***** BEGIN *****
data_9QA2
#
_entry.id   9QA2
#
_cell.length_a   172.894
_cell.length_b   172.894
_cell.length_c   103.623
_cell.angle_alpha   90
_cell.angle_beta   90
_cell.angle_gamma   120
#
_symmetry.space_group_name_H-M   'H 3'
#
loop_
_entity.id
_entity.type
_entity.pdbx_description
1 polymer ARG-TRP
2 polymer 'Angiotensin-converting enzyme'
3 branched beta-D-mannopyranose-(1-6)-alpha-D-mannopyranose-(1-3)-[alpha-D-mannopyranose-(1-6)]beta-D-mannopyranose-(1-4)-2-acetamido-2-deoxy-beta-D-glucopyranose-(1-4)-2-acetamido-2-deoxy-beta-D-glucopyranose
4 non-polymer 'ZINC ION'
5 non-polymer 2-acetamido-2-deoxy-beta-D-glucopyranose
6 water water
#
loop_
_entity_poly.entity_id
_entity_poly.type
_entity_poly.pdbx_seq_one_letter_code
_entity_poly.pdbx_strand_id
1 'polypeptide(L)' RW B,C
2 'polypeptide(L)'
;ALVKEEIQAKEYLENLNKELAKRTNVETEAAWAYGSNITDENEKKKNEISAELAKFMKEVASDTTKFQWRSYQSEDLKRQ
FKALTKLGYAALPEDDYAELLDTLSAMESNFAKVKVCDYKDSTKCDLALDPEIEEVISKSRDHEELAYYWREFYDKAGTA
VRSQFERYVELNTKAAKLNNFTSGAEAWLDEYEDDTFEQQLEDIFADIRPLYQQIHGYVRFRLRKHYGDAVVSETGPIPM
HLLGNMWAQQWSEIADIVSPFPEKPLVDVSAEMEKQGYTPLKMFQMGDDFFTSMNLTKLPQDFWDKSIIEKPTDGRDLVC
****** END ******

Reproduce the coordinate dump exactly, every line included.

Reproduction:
data_9QA2
#
_entry.id   9QA2
#
_cell.length_a   172.894
_cell.length_b   172.894
_cell.length_c   103.623
_cell.angle_alpha   90
_cell.angle_beta   90
_cell.angle_gamma   120
#
_symmetry.space_group_name_H-M   'H 3'
#
loop_
_entity.id
_entity.type
_entity.pdbx_description
1 polymer ARG-TRP
2 polymer 'Angiotensin-converting enzyme'
3 branched beta-D-mannopyranose-(1-6)-alpha-D-mannopyranose-(1-3)-[alpha-D-mannopyranose-(1-6)]beta-D-mannopyranose-(1-4)-2-acetamido-2-deoxy-beta-D-glucopyranose-(1-4)-2-acetamido-2-deoxy-beta-D-glucopyranose
4 non-polymer 'ZINC ION'
5 non-polymer 2-acetamido-2-deoxy-beta-D-glucopyranose
6 water water
#
loop_
_entity_poly.entity_id
_entity_poly.type
_entity_poly.pdbx_seq_one_letter_code
_entity_poly.pdbx_strand_id
1 'polypeptide(L)' RW B,C
2 'polypeptide(L)'
;ALVKEEIQAKEYLENLNKELAKRTNVETEAAWAYGSNITDENEKKKNEISAELAKFMKEVASDTTKFQWRSYQSEDLKRQ
FKALTKLGYAALPEDDYAELLDTLSAMESNFAKVKVCDYKDSTKCDLALDPEIEEVISKSRDHEELAYYWREFYDKAGTA
VRSQFERYVELNTKAAKLNNFTSGAEAWLDEYEDDTFEQQLEDIFADIRPLYQQIHGYVRFRLRKHYGDAVVSETGPIPM
HLLGNMWAQQWSEIADIVSPFPEKPLVDVSAEMEKQGYTPLKMFQMGDDFFTSMNLTKLPQDFWDKSIIEKPTDGRDLVC